2013 May 04 – Pluto


Pluto will occult P130504 on 2013 May 04 (middle of the night on Friday).  The star has an R magnitude of 14.4, similar in brightness to Pluto.  That’s pretty faint for our systems but tests indicate this will work just fine for us.  Use senseup=64 for this event.  The J2000 star position is ra=18:47:52.5, dec= -19:41:24.  All sites should record data from 08:17-08:37 UT.  This range of time includes baseline observations before and after the event plus extra padding for variations in the current predictions.  Make sure to set your video segment size to 30 minutes or longer.  When done, upload your data and logsheets.

This is our first official RECON campaign!  Significant other scientific resources are being committed to this event, and Pluto is a great opportunity for RECON to both contribute to the science as well as test out logistics on attempting a Kuiper Belt Object.

Local circumstances

Site                 mid-time     star alt  sun alt
Bishop               08:27:45 UT    15.4    -35.8
Tonopah              08:27:35 UT    15.6    -35.0
Hawthorne            08:27:40 UT    14.5    -34.7
Gardnerville         08:27:43 UT    13.6    -34.5
Yerington            08:27:40 UT    13.9    -34.4
Reno                 08:27:40 UT    13.2    -33.9
Carson City          08:27:42 UT    13.4    -34.2
Portola              08:27:42 UT    12.6    -33.7
Quincy               08:27:43 UT    12.2    -33.6
Greenville           08:27:42 UT    12.1    -33.4
Susanville           08:27:39 UT    12.1    -33.1
Burney               08:27:41 UT    11.2    -32.8
McArthur/Fall River  08:27:39 UT    11.3    -32.6
Cedarville           08:27:30 UT    11.6    -32.0
Tulelake             08:27:33 UT    10.6    -31.7
Boulder              08:26:13 UT    20.4    -30.2
CPSLO                08:28:09 UT    15.4    -38.2
DCO                  08:27:27 UT    20.0    -37.0

The time listed is the predicted mid-time of the event. Within the network the times
don’t vary too much. The third column shows how far the star is above the horizon
at the mid-time. This will be challenging for everyone but considerably more so for
the northern-most sites. The last column is the elevation of the Sun at the time of the
event (negative means it is below the horizon). This shows that it will be dark for
everyone. The moon is about 55 degrees away from Pluto and the star but it will be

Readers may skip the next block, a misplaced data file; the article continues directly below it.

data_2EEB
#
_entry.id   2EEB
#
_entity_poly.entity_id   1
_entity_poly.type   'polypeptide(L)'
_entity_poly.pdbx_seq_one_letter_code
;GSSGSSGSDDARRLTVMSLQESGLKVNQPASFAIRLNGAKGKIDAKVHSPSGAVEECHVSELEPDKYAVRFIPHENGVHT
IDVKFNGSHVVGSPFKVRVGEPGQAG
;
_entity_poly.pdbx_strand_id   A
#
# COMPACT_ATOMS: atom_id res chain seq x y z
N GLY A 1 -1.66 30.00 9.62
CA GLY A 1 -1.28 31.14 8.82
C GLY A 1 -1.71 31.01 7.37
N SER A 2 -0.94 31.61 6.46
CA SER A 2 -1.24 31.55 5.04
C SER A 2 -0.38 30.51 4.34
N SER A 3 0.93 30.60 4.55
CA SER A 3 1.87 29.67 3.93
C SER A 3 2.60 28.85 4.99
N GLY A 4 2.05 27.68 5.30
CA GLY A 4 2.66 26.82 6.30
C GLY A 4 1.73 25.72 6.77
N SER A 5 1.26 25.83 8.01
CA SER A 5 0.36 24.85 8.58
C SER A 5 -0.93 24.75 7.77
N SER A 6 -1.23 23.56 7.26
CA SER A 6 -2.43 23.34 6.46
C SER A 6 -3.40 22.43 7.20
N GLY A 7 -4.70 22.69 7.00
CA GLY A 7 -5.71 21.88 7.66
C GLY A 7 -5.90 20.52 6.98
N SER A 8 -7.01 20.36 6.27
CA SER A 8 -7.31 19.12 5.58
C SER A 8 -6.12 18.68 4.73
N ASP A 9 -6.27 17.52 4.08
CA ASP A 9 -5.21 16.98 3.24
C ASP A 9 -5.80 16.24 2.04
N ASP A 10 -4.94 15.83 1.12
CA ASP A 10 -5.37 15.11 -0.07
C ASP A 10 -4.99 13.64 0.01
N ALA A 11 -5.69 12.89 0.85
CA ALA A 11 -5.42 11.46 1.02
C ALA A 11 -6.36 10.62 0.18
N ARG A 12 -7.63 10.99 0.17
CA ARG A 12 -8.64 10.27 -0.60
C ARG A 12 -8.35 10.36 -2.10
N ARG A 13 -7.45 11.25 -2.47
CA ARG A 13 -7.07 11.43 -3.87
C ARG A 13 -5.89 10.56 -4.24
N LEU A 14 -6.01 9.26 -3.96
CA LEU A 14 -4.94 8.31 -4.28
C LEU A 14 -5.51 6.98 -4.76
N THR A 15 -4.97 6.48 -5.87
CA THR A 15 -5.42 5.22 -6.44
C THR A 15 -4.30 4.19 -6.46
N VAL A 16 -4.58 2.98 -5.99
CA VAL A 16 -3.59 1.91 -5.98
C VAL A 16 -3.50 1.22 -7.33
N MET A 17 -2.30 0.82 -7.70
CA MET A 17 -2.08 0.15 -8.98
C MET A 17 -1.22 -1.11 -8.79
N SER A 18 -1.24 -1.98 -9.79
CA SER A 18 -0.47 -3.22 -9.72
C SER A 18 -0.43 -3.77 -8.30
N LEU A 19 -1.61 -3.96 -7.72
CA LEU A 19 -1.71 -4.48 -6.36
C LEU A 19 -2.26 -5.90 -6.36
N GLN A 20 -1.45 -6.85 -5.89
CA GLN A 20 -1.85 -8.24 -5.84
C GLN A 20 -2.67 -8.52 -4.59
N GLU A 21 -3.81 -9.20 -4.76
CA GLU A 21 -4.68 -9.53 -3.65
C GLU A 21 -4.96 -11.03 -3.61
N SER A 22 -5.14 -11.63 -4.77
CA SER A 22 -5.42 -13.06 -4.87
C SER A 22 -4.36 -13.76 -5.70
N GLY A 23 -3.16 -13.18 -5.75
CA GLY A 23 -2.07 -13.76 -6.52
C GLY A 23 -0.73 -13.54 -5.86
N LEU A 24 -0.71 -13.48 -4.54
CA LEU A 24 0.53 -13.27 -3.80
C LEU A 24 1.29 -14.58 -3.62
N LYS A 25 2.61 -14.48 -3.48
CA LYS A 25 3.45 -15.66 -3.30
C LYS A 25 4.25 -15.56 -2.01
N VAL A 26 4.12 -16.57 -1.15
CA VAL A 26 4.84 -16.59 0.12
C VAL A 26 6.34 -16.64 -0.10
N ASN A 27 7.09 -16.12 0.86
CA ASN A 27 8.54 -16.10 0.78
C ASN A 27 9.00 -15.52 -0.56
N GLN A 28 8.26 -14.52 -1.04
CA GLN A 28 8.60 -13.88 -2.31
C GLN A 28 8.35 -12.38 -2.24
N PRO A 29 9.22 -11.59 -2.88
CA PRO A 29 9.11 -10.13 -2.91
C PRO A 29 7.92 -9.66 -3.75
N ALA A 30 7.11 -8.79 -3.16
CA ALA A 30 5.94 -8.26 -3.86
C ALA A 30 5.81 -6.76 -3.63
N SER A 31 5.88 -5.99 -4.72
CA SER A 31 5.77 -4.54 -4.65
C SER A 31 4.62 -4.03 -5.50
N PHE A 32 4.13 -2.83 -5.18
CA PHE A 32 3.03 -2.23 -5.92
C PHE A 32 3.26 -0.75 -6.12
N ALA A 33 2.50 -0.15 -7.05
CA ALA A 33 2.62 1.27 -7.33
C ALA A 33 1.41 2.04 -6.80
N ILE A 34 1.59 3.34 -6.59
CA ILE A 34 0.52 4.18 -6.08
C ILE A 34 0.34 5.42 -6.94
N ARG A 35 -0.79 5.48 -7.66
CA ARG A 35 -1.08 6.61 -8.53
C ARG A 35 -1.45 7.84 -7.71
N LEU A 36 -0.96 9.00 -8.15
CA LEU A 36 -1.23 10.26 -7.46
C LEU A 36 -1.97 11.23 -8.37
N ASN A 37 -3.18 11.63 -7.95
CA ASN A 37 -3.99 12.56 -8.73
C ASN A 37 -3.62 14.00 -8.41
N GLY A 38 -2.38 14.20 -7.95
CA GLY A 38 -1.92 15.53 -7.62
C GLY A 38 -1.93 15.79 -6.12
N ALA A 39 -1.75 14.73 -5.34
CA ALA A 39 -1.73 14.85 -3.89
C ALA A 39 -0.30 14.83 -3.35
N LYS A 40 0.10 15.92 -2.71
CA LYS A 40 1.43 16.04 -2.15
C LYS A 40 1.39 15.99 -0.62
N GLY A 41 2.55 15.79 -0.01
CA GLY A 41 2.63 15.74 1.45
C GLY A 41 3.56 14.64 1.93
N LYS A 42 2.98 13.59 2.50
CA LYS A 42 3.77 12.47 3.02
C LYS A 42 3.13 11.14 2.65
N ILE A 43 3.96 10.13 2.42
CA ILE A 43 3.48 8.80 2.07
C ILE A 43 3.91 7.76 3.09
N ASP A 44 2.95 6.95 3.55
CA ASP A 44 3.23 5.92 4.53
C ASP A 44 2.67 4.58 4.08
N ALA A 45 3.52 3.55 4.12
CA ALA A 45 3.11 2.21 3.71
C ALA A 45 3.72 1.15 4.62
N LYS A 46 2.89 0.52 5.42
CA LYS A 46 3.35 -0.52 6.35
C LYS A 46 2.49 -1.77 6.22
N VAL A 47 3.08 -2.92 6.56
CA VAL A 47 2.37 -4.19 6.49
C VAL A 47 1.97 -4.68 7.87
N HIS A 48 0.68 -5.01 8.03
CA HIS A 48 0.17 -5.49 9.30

below the horizon for everyone.

Finder Charts (courtesy of Steve Preston and Guide)

FinderW (45 degrees), Finder15 (15 degrees), Finder5 (5 degrees), Finder2 (2 degrees), and Finder30m (0.5 degrees, 30 arc-minutes)

Star Hop List (J2000.0 Coordinates)

Name              RA        Dec     mag dist
Antares       16:29:24.4 -26:25:55  0.9 32.45
Nunki         18:55:15.9 -26:17:49  2.0  6.82
Kaus Borealis 18:27:58.2 -25:25:18  2.8  7.34
PPM 234997    18:46:01.2 -19:36:23  6.3  0.44
PPM 235046    18:48:31.4 -19:41:08  9.0  0.15
P130504       18:47:52.5 -19:41:24 14.4

All positions are J2000.  Note that the default star for Precise GoTo is Nunki.   During setup just before observing the field, the stars Antares, Vega, and Deneb make a good set for the Auto-Align.  Switch to the camera while on Antares and focus and then move on to the field.  Note that when using Precise GoTo Nunki is the first choice of hop star.  On event night Nunki may be unreachable before the event.  Kaus Borealis is an alternate star for Nunki.

Image of field

This image was taken on 2013 Apr 12 UT with our standard setup.  Sense-up was set to x64.  The top image is processed to bring out the fainter stars (including the star to be occulted).  The target star is indicated by the two red ticks.  Note the three stars highlighted in the rectangle.  This pattern is quite easy to spot and lets you recognize the field without having to find the actual star.

Annotated and enhanced image of the occultation star.

Annotated and enhanced image of the occultation star.

This is not what the field will look like in the DVR screen.  For reference, the original image as you will see it is shown below without annotation.  Note that the triplet shows up clearly.

Original image at sense-up x64 of the occultation star.

Original image at sense-up x64 of the occultation star.

Other Resources

This event is being pursued by three professional groups, Southwest Research Institute, Observatoire de Meudon, and MIT.  The links take you to each group’s public page.  At this point all three groups agree on prediction over South America.  However, the uncertainty is still large.  The MIT prediction would indicate that we still have a 10% chance of seeing the event from the RECON sites.  Note that there are other large telescopes planning to observe this event from the USA just in case it comes our way.